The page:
Clearly this is the most common strategy that a developer will utilise especially in a quiet market where there are opportunities to buy in at low prices. An example of this was in 2008 during the GFC here a number of developers needed to sell property at liquidated prices. Over the years the market improved and the property would have increased in value to either develop then or sell at a profit. If a developer has acquired a site in a soft market, then there could be good potential uplift in the land. However, if they are in a cooling market then they may have purchased a  site at top prices and find themselves in a challenging situation. The current market does indicate that sentiment is easing and that there may be risk of oversupply in some locations. 

5. Development agreement

This is where a developer secures a deal with a land owner. This is typically called a Land Development Agreement (LDA), where the developer has the experience and skill set to obtain a development approval and complete a development. The land owner retains ownership of the land for the developer to develop and receives his land value along with a share in the end profits. This is a good win-win solution for both parties. This scenario occurs more frequently where the land size is large with multiple stages enabling the developer to undertake the project without the need to purchase and hold the balance land over an extended period. In most cases the land owner is not experienced in development and benefits from a share in the uplift in value created by the developer which they would not ordinarily get to do if they tackled the DA process by themselves. As always, you need to do your due diligence on who you do business with and take appropriate advice as different states have differing stamp duty rules which may apply. 


Each of the above acquisition strategies have different pros and cons. There may be stamp duty implications that may or not apply to the purchase. The capital component is different for each scenario and market conditions can change as well, so a developer will need to be very mindful of current market conditions and be ready to adapt should conditions change and seek appropriate advice.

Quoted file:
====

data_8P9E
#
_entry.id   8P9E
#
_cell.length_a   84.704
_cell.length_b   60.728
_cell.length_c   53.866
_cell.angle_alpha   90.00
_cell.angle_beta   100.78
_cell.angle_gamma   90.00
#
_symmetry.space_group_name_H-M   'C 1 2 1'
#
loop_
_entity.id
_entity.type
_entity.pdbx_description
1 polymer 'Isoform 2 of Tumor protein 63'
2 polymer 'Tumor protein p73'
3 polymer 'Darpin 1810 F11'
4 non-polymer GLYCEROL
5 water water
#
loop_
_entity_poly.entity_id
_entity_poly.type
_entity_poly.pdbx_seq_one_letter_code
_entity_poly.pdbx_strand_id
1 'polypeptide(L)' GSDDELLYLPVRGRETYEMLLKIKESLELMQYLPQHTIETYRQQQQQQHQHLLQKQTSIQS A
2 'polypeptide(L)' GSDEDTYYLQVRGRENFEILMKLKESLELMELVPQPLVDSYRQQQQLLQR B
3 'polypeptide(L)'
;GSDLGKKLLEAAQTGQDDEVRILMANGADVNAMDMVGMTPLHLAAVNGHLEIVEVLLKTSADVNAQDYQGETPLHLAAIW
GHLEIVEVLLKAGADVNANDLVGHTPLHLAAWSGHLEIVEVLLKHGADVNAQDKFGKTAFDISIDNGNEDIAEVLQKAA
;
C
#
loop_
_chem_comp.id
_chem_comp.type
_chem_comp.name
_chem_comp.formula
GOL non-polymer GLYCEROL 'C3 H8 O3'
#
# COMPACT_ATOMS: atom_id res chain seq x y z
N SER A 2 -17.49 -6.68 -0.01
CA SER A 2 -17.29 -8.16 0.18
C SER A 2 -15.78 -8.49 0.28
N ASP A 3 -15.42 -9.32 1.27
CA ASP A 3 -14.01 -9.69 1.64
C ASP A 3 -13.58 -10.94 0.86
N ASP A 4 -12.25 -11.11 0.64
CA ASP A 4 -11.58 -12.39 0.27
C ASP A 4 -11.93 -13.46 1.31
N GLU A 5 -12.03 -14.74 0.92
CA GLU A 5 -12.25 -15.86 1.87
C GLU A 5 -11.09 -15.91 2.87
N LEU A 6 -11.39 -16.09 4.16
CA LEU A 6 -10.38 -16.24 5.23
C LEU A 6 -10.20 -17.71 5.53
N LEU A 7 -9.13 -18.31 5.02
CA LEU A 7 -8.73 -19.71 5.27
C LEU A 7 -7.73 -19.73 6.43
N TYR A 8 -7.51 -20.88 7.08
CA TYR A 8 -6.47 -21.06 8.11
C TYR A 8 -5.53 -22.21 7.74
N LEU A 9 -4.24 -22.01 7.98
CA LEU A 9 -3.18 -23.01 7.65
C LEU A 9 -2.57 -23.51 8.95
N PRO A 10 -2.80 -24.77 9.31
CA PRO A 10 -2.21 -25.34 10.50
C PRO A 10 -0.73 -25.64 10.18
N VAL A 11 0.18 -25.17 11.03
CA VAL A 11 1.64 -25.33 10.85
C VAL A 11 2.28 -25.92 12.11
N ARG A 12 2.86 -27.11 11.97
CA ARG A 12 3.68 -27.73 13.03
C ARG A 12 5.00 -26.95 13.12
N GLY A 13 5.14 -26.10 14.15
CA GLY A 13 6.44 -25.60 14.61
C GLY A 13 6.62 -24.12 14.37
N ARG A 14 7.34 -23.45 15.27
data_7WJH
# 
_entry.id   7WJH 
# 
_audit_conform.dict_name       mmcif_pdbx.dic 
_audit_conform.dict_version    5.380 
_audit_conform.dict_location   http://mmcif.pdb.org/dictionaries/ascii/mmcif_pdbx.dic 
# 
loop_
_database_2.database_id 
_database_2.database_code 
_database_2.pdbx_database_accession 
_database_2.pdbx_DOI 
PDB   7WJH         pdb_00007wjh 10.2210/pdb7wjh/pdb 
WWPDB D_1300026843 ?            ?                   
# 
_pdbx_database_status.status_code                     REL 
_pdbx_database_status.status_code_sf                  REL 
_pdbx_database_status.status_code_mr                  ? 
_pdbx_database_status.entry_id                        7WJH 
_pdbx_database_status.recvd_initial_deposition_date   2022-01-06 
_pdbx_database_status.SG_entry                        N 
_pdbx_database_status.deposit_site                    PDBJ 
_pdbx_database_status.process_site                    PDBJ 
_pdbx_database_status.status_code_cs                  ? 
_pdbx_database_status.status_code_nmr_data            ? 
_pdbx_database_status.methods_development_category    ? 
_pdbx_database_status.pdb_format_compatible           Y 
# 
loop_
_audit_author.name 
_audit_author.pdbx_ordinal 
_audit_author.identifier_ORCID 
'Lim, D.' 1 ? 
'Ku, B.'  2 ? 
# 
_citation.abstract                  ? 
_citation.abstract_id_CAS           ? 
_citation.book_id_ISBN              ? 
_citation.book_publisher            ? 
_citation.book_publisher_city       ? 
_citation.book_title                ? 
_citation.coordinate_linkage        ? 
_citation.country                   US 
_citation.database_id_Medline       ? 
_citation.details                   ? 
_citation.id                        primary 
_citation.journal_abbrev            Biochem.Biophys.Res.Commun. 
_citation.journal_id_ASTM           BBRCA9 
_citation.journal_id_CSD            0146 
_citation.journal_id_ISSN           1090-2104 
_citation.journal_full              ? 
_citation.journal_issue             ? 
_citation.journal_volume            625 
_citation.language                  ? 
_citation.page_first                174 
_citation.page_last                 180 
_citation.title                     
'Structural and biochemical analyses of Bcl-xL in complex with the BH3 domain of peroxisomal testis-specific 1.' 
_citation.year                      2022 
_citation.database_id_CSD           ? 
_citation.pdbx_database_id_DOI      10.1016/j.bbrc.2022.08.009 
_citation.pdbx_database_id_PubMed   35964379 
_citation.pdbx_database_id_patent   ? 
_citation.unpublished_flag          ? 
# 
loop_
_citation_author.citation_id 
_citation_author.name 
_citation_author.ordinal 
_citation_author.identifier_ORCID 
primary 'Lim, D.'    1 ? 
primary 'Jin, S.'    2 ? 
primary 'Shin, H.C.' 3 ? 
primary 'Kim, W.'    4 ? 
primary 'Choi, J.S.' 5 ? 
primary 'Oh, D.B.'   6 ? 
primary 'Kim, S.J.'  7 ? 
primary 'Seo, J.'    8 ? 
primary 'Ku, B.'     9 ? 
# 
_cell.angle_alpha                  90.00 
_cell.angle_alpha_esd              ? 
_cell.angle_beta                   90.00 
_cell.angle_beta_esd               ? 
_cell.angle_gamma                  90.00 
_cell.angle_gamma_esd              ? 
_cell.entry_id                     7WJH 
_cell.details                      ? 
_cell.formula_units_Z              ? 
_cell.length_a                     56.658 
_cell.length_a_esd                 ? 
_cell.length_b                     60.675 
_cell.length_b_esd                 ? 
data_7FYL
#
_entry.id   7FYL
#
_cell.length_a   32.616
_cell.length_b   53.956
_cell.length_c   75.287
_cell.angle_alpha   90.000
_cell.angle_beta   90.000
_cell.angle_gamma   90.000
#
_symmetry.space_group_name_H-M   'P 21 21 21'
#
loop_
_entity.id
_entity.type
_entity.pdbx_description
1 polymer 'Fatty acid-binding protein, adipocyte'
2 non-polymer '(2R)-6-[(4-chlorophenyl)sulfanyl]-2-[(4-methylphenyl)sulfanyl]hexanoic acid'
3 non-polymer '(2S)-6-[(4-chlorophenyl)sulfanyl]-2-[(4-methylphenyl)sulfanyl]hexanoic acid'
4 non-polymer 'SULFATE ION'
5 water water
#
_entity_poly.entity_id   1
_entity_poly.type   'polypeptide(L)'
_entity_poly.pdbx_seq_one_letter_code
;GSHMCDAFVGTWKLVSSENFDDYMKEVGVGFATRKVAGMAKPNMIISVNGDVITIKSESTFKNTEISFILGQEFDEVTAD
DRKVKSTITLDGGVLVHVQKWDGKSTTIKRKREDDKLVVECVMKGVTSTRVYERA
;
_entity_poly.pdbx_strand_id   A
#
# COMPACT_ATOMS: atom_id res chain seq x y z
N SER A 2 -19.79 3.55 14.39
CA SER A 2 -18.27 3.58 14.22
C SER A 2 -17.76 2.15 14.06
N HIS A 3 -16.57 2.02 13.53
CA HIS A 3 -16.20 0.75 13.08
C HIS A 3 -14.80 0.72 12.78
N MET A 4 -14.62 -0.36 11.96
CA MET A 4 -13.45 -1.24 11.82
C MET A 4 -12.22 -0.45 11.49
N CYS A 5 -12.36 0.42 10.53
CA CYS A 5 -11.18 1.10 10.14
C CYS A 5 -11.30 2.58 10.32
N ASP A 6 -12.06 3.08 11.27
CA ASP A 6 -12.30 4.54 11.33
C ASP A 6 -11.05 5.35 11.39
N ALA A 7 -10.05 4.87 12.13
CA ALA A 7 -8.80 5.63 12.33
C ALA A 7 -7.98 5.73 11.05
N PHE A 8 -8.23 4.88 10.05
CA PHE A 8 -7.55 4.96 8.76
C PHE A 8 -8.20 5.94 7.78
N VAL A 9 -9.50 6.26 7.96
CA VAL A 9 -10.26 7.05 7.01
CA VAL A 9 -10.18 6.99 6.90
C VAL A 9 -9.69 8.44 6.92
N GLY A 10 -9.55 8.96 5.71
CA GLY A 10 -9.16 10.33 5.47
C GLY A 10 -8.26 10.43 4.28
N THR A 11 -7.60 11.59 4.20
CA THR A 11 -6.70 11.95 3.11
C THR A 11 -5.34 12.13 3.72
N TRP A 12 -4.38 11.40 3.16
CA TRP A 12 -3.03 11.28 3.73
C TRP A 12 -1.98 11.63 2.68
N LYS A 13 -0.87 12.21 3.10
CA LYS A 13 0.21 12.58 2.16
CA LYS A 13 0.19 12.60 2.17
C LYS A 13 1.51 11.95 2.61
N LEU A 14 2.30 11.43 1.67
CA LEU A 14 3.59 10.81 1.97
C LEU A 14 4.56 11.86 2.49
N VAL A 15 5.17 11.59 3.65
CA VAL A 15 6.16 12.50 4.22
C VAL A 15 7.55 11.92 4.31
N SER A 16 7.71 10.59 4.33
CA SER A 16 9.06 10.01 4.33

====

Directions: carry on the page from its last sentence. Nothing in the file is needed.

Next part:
For example, the construction finance with major banks has shifted from fluid to extremely limited within the last 6 months. Most developers who acquired their sites last year had expectations that their bank would automatically provide them with terms as they had done in the past. However, all major banks are now very cautious with their lending and are doing so at reduced levels of exposure with many developers now find themselves committed to their site but not having certainty of the funding required. 

Developers need to broaden their understanding of the growing number of alternative funding options that are available to them as the construction finance sector is rapidly changing. 

Just as you would normally take advice from an experienced town planner before lodging a DA, it pays to seek expert finance advice when considering to purchase a property to develop. By working closely with a specialised financer who understands your needs, the market conditions and the structure being utilised to acquire the site places you in a strong position to find the best construction finance solution for your next project.

This article was written by Dan Holden of HoldenCAPITAL, who are a bespoke construction finance firm, they arranged over $300 million of construction finance in 2015 across 52 projects. To discuss your project finance requirement please call (07) 3171 4200 or visit

Dan Holden

Dan Holden

Dan Holden is Director of HoldenCAPITAL